How do you measure the impact of a community champions program?

This post was co-authored by Yanina Bellini Saibene and CSCCE Staff, and can also be found on the rOpenSci blog.

How do you measure the impact of a community champions program? This was the central question of a working session at CZI’s Accelerating Open Science in Latin America workshop, convened by rOpenSci’s Community Manager Yani Bellini Saibene and attended by CSCCE’s Founder and Director, Lou Woodley. 

Measuring the impact of any kind of community program presents a series of challenges : 

  • What is the impact that you’re hoping your program will have? 
  • Is the impact you hope the program will have something that can be measured?
  • What types of instruments can be used to measure impact? (e.g., surveys, focus groups, etc.)
  • How many times can you reasonably ask your participants to give feedback?
  • How do you (or can you?) reliably follow up with participants months or even years after a program has concluded? 

The session took the form of a facilitated discussion of these points that all of the 15 –  20 participants were invited to contribute to – with the goal of learning more about one another’s experiences and creating a list of useful resources. In this blog post, we summarize these conversations with a view to continuing them in the rOpenSci Slack, the CZI Slack, and CSCCE’s Slack workspace for STEM community managers. 

What is a champions program? 

Community champions are individuals who take on more responsibility for the success, sustainability, and/or running of a community (see the image below, and read more in CCSCE’s guidebook). Champions programs formalize these roles, and may offer champions incentives, opportunities to connect and access to training and other support. They also offer community managers a means of maintaining, growing, or evolving a community by partnering with champions to further the community’s mission:

A figure describing the various roles of community champions. 

Maintain: Champions support the day-to-day running of the community (e.g., by welcoming new community members or serving on the code of conduct committee). 

Grow: Champions support the growth and extend the impact of the community and its outputs (e.g., by referring new members or sharing resources outside the community)

Evolve: Champions contribute to steering the direction of the community (e.g., by serving on a steering committee/task force or participating in focus groups)
Image taken from: Center for Scientific Collaboration and Community Engagement. (2021) The CSCCE Community Participation Model – Exploring the Champion mode. Woodley and Pratt doi: 10.5281/zenodo.5275270

Champions programs have a variety of names in STEM, including fellowships and ambassador programs. You can find out more about champions programs, including a collection of tip sheets for those interested in creating a program for their own community, on the CSCCE website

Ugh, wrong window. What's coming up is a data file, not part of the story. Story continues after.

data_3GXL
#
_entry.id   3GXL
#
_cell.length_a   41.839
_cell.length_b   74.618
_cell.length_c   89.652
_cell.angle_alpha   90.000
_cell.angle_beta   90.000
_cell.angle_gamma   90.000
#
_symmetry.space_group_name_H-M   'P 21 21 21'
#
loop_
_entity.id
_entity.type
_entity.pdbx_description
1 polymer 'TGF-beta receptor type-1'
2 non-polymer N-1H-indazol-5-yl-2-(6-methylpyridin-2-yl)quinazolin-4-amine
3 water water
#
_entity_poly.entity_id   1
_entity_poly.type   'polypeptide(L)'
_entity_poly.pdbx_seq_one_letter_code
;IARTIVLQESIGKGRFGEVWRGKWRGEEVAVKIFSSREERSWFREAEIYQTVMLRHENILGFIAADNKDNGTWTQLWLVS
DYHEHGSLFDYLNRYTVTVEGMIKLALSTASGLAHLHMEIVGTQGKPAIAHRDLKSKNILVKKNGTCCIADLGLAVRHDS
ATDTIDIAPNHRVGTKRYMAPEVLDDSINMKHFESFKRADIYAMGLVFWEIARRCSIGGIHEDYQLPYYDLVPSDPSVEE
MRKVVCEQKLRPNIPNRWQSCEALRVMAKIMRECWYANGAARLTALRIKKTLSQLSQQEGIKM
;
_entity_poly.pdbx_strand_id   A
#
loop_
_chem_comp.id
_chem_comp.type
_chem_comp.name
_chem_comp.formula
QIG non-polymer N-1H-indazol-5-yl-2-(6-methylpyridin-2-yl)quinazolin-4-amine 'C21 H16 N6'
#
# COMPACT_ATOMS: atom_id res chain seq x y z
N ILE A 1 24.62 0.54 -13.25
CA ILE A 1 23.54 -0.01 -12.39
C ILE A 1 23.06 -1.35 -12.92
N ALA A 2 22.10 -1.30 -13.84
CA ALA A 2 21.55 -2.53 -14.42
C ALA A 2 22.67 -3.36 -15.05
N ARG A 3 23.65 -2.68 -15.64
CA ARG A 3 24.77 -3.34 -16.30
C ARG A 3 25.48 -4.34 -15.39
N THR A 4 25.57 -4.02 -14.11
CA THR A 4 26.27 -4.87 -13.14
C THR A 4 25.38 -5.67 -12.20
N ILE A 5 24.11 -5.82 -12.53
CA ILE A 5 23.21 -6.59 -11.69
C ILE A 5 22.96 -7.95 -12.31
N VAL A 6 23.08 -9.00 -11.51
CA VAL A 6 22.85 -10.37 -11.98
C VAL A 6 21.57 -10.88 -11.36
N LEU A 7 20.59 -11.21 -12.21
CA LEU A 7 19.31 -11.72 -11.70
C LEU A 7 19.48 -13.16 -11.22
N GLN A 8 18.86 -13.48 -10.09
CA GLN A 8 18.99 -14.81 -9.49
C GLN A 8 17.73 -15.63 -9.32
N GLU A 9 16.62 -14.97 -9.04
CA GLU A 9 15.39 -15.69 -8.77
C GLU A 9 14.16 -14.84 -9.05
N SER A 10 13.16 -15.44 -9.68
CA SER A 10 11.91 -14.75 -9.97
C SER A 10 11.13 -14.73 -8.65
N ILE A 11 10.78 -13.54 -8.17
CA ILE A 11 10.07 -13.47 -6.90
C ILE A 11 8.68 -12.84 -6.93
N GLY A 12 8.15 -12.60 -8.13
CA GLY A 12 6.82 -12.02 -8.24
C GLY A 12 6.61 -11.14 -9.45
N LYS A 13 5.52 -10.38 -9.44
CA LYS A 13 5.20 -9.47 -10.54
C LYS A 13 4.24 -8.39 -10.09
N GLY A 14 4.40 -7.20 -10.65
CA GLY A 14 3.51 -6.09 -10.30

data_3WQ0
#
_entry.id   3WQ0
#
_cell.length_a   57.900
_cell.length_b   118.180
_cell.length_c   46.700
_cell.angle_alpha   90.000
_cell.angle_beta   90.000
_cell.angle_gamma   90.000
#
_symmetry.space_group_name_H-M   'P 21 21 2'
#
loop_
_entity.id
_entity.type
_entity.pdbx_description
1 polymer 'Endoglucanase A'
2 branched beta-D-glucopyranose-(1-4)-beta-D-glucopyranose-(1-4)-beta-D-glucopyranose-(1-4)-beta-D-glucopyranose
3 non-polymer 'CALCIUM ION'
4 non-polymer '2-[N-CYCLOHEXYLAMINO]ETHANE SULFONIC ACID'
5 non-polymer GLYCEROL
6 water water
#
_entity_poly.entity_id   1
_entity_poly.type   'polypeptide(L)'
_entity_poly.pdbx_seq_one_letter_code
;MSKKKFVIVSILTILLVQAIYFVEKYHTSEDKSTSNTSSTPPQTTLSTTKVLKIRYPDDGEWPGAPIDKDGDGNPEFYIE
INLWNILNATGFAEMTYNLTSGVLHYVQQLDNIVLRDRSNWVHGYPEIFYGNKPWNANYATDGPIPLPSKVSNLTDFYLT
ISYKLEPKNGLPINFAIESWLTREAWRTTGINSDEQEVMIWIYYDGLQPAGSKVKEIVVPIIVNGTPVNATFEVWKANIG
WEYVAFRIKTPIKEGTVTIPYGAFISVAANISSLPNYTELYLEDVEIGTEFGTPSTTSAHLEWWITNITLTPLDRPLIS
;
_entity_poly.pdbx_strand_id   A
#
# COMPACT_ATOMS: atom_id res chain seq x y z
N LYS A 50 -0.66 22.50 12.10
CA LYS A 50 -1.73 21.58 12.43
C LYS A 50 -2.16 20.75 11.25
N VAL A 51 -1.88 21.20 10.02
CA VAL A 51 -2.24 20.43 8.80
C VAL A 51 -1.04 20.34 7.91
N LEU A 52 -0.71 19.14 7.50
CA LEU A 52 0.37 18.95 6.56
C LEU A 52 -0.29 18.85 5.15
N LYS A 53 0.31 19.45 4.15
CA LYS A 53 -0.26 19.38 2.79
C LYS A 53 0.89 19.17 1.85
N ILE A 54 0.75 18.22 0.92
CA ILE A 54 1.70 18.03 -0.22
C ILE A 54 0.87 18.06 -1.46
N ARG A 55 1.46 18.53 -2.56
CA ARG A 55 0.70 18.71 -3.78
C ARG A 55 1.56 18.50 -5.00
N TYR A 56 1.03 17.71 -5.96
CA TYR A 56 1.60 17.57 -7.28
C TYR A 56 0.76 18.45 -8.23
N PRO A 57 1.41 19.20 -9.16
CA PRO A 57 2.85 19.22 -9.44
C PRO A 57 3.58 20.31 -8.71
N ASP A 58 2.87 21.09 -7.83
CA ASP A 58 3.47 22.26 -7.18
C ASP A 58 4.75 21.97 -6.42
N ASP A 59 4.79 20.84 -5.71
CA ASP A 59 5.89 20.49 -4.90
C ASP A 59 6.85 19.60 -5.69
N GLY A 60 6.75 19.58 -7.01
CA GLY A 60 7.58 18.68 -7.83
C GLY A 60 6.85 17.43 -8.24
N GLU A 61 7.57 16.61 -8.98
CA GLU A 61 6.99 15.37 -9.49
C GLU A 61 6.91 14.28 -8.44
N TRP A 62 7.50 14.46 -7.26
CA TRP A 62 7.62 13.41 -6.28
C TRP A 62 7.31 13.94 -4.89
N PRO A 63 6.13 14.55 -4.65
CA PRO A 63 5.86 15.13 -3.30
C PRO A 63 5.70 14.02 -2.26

What is “impact,” and how can you measure it? 

Community managers running champions programs are invested in their success for a variety of reasons. But deciding how to evaluate a program, and define the data that will support that evaluation, isn’t particularly straightforward. 

During the session, participants considered a range of nuances around evaluation, starting with understanding the meaning of “impact.” Champions programs ideally impact both the champions themselves and the community writ large. Asking participants to complete surveys or exit interviews is a great way to collect initial feedback on the former, but measuring longer-term community impacts is less straightforward. 

A complicating factor for many community managers is assigning “value” to different types of activities, which is especially complicated when measuring outcomes that rely on “invisible labor.” For example, in open-source communities, impact is often measured by tracking code contributions, but the work that champions may do to organize a monthly community call or translate documentation is neither so obvious nor so quantifiable. 

Some champions programs include a training and mentoring aspect, which adds roles such as mentors and instructors in addition to champions. Measuring the impact of the program on these individuals is useful, too.

Combining qualitative and quantitative metrics

Some solutions to these challenges included defining clear goals for the program and then designing evaluation tools to match; benchmarking champions’ expectations at the beginning of the program during an initial intake meeting; and using regular check-in meetings to ask about how the program is going as a way to learn more about less visible work. By combining “annecdata” with quantitative metrics (e.g., number of commits, attendance at training sessions, participation in a community forum, etc.), community managers can gain a more complete picture of the overall success of their program. 

As you design your survey, only include questions that matter to your evaluation, and clearly communicate to your champions and other participants what you’ll be doing with any data you collect. It is also  important to think through the metrics you’re collecting so that you aren’t always valuing the same type of contribution. Program participants can help identify and collect non-traditional contributions, especially in open software projects. And champions programs can be very good places to start valuing these contributions by using and displaying the metrics associated with them.